A House education committee moved forward legislation that would allow seniors in one school district to get a grade for the spring semester if they want. Originally, the bill was a statewide bill that was in opposition to a State Board of Education decision that seniors can only choose between a passing grade or withdraw from the course.
The bill ultimately passed by the House education committee, however, only allows Union County Public Schools to let seniors in the school district get grades if they want.
According to Rep. Craig Horn, R-Union, a co-chair of the committee, Union County was singled out because the district’s board of education unanimously voted to take this position and then reached out to lawmakers seeking the change.
Horn said no other districts have reached out asking for the same exemption from State Board policy, though he said that doesn’t mean they won’t.
“I will not be surprised if there are some inquiries from some members on behalf of their boards to have them added to the bill when it hits the floor or goes to rules (committee),” he said. “But I don’t think that’s going to happen.”
Because of COVID-19 and the fact that schools are closed for in-person instruction this spring, the State Board approved a policy in March that would let seniors forgo grades in favor of a pass or withdrawal given their status as of March 13. If a student was failing as of that date, then he or she could spend the remainder of the semester trying to get their grade up to passing through remote learning.
At a State Board meeting in April, questions were raised about why seniors who wanted a numerical grade couldn’t get one, just as students in grades 9-11 can. After extensive debate at a meeting in May, the State Board voted to keep the policy as is.
Board members who were in favor of allowing seniors to get grades said that while many seniors might have already been accepted to universities, some likely won’t apply until later and not having a grade could affect their ability to gain admission to college. Others said that they didn’t see how letting a senior choose a grade affected anybody.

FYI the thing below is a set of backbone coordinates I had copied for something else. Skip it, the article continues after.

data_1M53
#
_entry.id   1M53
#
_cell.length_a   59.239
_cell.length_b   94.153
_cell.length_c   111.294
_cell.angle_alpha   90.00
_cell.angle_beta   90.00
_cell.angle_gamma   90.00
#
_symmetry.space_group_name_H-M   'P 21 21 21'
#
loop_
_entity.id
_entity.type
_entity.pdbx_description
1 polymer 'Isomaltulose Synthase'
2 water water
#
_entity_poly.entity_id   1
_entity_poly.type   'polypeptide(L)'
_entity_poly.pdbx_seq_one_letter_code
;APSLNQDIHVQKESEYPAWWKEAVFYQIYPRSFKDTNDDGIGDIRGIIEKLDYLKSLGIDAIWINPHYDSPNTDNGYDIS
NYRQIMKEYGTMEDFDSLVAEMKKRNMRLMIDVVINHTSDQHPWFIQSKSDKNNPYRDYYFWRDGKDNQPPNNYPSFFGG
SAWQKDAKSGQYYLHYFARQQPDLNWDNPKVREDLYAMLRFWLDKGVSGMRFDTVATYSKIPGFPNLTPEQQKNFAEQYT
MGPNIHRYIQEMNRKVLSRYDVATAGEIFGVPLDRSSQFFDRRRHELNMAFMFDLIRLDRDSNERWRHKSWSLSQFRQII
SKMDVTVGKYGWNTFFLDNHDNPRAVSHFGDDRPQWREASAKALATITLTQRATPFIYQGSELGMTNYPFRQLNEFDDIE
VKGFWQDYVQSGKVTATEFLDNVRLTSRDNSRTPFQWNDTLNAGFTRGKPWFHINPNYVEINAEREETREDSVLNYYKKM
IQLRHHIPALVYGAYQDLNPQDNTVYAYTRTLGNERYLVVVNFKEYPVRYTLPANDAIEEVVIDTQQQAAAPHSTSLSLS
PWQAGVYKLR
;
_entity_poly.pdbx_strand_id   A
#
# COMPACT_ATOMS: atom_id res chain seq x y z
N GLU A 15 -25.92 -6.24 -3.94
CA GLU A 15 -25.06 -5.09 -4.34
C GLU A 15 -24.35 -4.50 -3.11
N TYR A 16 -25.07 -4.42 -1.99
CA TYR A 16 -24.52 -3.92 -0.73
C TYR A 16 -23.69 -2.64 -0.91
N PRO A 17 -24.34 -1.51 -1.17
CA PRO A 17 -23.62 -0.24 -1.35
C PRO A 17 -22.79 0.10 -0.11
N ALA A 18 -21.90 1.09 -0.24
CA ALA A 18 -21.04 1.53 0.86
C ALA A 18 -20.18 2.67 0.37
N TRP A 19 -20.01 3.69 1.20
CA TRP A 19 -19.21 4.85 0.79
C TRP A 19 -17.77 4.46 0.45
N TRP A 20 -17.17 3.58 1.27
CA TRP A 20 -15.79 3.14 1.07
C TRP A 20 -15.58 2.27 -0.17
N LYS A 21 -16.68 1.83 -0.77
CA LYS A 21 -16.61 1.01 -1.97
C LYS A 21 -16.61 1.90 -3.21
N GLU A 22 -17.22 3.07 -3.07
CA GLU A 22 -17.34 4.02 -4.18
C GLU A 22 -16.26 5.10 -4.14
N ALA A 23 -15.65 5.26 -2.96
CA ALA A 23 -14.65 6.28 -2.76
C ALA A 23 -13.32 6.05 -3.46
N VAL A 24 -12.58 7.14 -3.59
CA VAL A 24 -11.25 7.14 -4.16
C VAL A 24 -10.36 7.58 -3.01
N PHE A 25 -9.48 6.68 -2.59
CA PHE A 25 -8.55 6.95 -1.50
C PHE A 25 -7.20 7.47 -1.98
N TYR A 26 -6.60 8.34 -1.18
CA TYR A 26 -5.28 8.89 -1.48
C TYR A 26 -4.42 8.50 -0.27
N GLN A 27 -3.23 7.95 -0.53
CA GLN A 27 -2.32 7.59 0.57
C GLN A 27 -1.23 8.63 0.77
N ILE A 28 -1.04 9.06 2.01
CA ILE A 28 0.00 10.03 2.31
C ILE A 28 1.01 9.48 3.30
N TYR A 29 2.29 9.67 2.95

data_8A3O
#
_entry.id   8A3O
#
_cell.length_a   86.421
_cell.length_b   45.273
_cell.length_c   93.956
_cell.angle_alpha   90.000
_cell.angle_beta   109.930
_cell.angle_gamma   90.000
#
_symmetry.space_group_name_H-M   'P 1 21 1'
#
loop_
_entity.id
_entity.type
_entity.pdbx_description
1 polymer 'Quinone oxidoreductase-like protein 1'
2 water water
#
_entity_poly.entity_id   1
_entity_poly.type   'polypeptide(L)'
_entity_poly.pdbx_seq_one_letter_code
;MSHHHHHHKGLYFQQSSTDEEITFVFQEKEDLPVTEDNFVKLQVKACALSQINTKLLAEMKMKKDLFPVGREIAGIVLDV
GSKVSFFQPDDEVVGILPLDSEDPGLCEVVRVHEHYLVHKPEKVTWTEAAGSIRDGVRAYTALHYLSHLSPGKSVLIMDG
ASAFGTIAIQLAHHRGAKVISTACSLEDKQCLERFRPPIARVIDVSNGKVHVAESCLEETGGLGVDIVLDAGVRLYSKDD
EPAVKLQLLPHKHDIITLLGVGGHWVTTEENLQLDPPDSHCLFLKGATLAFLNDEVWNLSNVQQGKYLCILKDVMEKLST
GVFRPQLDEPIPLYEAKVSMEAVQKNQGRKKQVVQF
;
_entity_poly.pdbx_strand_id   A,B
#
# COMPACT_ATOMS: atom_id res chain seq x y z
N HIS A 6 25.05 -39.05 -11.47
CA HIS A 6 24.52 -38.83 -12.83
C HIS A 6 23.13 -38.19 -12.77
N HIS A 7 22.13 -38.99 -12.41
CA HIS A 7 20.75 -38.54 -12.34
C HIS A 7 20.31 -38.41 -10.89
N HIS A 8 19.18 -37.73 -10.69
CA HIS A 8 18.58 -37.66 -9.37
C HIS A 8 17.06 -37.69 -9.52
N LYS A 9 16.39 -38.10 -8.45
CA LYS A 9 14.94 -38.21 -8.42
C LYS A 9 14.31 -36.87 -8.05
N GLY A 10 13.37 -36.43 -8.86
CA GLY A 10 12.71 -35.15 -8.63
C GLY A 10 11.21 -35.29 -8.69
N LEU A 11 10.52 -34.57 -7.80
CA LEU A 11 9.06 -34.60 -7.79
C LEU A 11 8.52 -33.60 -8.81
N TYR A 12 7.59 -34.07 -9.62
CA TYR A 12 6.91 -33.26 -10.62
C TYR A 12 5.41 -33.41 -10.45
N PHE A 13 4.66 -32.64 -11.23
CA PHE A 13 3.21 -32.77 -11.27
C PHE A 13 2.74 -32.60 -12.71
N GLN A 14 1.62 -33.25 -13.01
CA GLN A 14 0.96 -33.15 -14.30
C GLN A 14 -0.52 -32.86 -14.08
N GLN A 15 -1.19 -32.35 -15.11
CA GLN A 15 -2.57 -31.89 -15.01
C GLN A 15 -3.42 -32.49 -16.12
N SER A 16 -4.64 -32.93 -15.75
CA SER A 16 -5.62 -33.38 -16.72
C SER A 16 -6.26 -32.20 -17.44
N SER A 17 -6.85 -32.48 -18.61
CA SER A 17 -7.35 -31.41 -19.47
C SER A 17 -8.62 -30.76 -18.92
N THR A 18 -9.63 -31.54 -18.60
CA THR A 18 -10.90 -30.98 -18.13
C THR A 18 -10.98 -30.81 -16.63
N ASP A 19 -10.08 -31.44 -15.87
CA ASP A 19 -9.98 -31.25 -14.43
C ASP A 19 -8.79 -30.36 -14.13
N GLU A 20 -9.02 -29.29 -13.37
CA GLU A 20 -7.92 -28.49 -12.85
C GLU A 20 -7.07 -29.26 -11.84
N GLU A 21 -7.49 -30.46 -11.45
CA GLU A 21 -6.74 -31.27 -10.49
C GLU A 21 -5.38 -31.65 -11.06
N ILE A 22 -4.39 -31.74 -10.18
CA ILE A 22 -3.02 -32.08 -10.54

A statement from Lt. Gov. Dan Forest read during the meeting said, “This to me is a no brainer. As it does nothing to hurt a student but can definitely make all the difference in an already hectic end of high school career for those students who want the grade that they earned.”
Staff from the state Department of Public Instruction said during the State Board meeting that if the grading policy were changed, it would be difficult to implement since seniors have already likely been making decisions under the assumption that their only option was to take a pass or withdrawal.
Another bill approved by the education committee addressed driver’s education concerns in the midst of the COVID-19 pandemic.
The bill would waive the requirement that those trying to get a driver’s license have to pass a road test. Under the legislation, the North Carolina Department of Motor Vehicles could give out a 90-day license that could be renewed until such time as the DMV started offering road tests again.
The bill would also allow students who had been enrolled in driver’s education in the spring semester before schools were closed to be marked as having completed the course if they had done 15 hours of classroom instruction. If a student hadn’t completed that many hours, they would be given the chance to take a proficiency exam instead.
Students are required to take six hours of behind-the-wheel instruction before getting a driver’s education completion certificate. The bill also allocates $10 million to cover the costs of instruction.
Early childhood education in low-performing schools
A third bill heard and passed in the committee would add strategies for improving early childhood learning as a requirement in school improvement plans that must be developed by low-performing schools. It would also require a comprehensive needs assessment that includes an examination of early childhood learning.